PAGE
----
When it comes to mergers, the math for the headquarters staff is not good. While you need people to fly a bunch of planes around, you don't need duplicate headcount in the head office for the most part. That's where it becomes one or the other.
When you call it a merger of equals, what happens? Everyone thinks they're entitled to stay and it ends up creating fiefdoms of insanity. Last week, United CEO Glenn Tilton said "[Continental CEO] Jeff [Smisek] and I are committed to equal representation at the top of the new company." Why? Because that's what makes people feel good. But that's not the right thing. You pick who can run a better group under the vision and direction of the combined company. That's it.
So now they'll most likely just find a way to carve it up so it doesn't look like anyone is really in control. How is that a good plan? It means that some groups will be full of United folks and others will be full of Continental people. Will they be able to work well together? What if you end up getting rid of good people just for the sake of splitting things down the middle?
This really has to stop. I mean, it goes right down to the airline's livery (see above). Photoshopping the United name on to a Continental-branded plane may seem like a nice idea, but it still adds to the confusion. What does this airline want to be and who is really going to be running it? (Also, was a third grader hired to do the artwork?)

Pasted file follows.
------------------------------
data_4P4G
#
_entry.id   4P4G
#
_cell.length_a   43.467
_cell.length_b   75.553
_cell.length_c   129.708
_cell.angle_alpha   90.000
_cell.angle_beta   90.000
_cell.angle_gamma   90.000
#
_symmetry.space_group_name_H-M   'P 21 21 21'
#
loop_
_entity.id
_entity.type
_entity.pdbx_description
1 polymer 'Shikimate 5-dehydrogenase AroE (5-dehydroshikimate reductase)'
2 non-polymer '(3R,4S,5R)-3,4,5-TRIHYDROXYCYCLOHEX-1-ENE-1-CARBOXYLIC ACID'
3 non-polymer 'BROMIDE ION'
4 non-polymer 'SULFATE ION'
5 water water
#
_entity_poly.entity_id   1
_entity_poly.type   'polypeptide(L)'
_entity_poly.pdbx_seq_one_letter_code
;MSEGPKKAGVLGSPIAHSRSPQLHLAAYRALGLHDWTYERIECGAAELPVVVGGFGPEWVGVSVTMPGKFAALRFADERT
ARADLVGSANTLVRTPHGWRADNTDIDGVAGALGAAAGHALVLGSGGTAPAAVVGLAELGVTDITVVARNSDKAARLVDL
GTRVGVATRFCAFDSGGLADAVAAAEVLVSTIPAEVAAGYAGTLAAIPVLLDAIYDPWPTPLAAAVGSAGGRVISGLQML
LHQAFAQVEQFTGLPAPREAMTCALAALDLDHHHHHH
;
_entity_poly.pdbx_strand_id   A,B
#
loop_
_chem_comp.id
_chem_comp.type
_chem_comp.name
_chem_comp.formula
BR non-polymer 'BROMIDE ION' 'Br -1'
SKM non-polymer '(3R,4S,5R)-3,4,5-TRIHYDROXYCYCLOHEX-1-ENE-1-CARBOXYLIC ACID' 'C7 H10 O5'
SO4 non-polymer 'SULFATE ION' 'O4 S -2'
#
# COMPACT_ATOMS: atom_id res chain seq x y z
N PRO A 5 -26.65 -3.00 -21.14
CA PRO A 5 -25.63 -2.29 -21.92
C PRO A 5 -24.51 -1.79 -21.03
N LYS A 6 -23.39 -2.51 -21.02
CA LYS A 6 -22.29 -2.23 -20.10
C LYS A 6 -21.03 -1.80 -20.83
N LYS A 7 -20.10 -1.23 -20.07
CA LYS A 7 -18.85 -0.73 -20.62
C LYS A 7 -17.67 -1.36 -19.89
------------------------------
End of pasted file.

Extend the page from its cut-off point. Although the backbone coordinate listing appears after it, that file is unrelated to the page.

I want to see a merger where one side says, "we're in charge. We'll take the best of what you do, but only if it makes sense in this new organization that we're running." Should that be Continental or United? Everyone will say Continental, and they'd be right. But a word of caution -- doing this is a lot harder than you might think.
United may do a lot of things poorly, but they do some things well. I think CFO Kathryn Mikells, for example, has done a very good job of somehow making the financials look significantly better than anyone would have predicted was possible. Economy Plus has worked very well for the airline too.
So if Continental were to simply take over, I can just picture cowboy Texans running around lassoing United people and throwing them out the window. The people who take charge often get a superiority complex that tends to push aside the good from the company being acquired.
While I think it's better to have one company take over, there's still a decent chance that can turn out badly. You need a uniquely skilled management team that is able to truly look at the vision of the combined company and pick the right people to fill every role, regardless of where they come from. That's a rarity, but if it works, then you have a rock star.
Instead, in this merger, what we're likely to see is that you'll lose a lot of good people who may very well have been better fits for the combined company than the people who remain. It's happened in previous mergers and it'll happen again. I just wish someone was ultimately in charge here with the foresight to prevent that from happening.